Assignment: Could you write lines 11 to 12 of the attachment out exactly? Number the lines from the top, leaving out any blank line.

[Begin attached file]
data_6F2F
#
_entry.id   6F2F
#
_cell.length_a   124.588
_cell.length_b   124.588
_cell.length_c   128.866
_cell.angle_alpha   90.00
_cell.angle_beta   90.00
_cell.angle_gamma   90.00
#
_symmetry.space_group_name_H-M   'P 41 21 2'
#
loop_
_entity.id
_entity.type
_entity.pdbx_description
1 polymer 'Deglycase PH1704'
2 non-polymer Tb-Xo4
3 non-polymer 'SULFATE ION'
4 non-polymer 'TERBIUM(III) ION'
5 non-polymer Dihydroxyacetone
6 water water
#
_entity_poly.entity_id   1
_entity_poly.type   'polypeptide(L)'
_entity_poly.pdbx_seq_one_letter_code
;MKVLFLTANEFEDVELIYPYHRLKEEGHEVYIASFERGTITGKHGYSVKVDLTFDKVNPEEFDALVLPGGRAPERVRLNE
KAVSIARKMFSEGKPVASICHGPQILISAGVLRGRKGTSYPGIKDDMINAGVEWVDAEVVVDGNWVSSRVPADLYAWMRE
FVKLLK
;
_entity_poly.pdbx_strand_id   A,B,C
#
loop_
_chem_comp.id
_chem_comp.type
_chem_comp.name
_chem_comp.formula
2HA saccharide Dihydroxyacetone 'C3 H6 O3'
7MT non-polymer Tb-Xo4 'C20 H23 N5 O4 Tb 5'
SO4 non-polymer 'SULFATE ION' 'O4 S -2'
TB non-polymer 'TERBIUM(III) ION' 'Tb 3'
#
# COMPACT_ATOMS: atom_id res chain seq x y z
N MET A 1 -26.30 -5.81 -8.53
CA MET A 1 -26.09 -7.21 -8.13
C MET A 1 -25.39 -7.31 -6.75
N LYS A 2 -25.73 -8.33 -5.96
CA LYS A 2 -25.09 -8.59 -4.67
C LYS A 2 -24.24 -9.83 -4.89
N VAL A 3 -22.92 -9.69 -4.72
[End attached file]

#
_symmetry.space_group_name_H-M   'P 41 21 2'